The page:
It may sound fishy, but researchers say they’ve discovered a way to make a thermoplastic material from squid.
In a recent issue of Advanced Functional Materials, a team at Penn State reveal how they were able to synthesize a protein complex from squid to create a thermoplastic that could be used in a variety of ways—from product packaging to 3-D printing.
In the study, the researchers extracted proteins found in squid ring teeth (which is a thermoplastic), inserted the protein genes into E. coli (a rapidly reproducing bacteria), which reproduced the proteins. These proteins were then removed to create a naturally derived thermoplastic.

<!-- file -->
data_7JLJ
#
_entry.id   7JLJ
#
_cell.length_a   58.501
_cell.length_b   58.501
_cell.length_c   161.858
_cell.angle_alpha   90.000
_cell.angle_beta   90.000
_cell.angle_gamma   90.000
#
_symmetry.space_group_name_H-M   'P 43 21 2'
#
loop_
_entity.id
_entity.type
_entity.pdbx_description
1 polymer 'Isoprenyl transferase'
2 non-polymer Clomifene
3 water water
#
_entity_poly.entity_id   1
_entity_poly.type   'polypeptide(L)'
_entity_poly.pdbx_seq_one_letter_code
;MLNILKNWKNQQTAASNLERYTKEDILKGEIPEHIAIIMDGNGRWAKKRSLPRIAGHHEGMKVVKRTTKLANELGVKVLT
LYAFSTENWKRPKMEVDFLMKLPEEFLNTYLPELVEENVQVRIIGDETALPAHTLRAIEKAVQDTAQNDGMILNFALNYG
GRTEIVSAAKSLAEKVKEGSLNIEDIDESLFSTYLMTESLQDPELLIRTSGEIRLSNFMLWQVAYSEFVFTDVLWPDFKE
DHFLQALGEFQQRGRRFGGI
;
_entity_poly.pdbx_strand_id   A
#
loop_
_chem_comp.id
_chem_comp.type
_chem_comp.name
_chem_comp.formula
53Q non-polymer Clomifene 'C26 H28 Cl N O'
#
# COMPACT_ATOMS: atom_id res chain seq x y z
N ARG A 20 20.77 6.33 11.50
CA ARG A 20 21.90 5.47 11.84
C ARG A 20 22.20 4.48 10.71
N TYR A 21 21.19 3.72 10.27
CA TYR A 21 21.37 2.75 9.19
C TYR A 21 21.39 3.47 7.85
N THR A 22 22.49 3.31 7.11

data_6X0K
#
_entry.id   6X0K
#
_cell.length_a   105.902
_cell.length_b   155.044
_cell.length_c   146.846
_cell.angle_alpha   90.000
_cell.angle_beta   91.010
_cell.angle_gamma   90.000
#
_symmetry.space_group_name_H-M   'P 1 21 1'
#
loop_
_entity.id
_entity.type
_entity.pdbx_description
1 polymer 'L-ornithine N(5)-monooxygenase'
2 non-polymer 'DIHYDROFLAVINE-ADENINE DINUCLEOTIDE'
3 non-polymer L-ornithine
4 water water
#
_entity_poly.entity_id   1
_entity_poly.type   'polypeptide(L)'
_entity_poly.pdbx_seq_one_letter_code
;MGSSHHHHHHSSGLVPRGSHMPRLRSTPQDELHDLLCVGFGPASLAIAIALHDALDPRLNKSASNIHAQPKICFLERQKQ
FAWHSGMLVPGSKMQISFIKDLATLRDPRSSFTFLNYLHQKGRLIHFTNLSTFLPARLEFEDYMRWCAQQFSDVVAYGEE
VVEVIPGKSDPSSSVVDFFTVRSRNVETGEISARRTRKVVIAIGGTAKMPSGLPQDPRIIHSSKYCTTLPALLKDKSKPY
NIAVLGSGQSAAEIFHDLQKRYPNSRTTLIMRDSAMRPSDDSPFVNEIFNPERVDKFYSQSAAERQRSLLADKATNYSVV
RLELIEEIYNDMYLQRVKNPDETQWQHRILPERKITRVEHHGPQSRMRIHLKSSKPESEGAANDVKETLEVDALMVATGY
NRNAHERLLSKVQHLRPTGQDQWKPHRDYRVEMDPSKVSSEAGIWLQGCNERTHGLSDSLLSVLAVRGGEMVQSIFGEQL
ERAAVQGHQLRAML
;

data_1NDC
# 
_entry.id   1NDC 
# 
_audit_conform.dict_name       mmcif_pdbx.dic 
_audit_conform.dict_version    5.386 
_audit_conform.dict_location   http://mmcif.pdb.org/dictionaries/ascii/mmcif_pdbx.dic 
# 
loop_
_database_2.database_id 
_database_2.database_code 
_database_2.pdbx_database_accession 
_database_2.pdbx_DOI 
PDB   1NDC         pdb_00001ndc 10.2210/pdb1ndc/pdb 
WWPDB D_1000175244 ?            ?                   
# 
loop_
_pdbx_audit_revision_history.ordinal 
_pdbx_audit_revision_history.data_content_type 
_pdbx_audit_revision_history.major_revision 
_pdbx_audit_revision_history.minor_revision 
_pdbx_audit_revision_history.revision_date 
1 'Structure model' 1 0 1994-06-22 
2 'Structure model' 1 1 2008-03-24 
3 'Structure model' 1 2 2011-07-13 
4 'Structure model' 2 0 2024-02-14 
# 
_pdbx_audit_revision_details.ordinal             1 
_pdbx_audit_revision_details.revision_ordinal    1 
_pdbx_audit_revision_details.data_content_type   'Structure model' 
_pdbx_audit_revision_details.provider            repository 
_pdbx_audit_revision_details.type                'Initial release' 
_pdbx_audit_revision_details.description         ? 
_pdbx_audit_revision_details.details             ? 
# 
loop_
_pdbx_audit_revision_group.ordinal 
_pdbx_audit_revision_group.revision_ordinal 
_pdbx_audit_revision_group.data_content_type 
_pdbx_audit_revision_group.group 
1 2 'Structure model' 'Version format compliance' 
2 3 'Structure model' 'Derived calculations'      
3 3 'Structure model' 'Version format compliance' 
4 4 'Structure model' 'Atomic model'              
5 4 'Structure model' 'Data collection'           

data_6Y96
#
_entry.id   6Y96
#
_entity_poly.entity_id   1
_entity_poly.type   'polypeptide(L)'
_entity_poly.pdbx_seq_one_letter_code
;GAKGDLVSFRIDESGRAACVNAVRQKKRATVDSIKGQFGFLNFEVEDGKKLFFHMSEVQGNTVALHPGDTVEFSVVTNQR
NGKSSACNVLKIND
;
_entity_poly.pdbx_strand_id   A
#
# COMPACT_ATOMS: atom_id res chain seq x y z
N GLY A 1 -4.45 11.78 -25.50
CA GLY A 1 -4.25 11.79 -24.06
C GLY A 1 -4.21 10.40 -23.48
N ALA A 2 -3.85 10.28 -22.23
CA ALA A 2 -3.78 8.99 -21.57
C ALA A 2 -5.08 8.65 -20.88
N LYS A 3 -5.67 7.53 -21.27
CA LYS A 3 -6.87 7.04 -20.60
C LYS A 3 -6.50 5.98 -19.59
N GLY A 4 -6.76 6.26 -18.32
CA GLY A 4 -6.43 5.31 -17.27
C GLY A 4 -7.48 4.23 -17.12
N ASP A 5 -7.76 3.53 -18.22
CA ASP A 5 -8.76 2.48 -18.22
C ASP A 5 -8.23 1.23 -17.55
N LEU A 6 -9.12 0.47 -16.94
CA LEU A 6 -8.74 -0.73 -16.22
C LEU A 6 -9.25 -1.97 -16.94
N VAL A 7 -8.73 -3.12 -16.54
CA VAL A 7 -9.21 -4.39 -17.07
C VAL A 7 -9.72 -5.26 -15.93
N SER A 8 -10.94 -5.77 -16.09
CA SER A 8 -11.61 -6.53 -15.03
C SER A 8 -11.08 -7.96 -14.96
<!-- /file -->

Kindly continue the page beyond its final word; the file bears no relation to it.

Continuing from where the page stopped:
Researchers point to a range of applications for the material. Because thermoplastics are more pliable when hot and solidify when cool, they say the tough thermoplastic they’ve created could be used in 3-D printing as source material for complicated geometric structures.
It can also be molded or used in film casting. And because it’s protein-based they say it could possibly be used for medical or cosmetic manufacturing.
Thermoplastics are polymers that are usually manufactured from petrochemicals—though some high-end plastics are made from synthetic oils. But the researchers say this discovery could be just one more step away from a reliance on fossil fuels.
"Direct extraction or recombinant expression of protein based thermoplastics opens up new avenues for materials fabrication and synthesis, which will eventually be competitive with the high-end synthetic oil based plastics," the researchers report.
The full report can be found here (subscription required): www.onlinelibrary.wiley.com.